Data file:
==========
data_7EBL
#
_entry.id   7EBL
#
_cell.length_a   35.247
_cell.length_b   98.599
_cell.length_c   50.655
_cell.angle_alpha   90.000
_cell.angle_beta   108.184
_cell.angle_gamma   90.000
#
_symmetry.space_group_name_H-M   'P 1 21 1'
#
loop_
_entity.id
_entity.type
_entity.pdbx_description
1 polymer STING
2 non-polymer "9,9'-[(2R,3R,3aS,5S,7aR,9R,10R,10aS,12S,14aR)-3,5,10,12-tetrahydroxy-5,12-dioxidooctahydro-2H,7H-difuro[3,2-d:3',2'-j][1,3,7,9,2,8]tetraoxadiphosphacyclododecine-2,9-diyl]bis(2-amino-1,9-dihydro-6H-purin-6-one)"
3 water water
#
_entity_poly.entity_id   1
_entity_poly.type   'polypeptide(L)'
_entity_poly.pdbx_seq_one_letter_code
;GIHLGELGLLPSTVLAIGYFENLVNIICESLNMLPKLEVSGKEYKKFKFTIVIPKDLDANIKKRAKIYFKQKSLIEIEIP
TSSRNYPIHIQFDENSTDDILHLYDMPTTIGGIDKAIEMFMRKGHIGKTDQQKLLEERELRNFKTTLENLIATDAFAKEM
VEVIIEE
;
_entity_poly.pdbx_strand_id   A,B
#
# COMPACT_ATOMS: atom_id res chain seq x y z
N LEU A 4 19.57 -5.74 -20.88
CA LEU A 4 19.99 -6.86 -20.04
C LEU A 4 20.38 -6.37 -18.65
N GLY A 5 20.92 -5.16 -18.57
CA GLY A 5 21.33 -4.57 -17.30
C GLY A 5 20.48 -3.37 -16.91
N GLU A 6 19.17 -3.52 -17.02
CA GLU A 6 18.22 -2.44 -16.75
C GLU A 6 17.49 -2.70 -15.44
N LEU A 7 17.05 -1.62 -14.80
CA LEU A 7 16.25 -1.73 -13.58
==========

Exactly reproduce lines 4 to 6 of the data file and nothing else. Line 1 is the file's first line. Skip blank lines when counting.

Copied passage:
#
_cell.length_a   35.247
_cell.length_b   98.599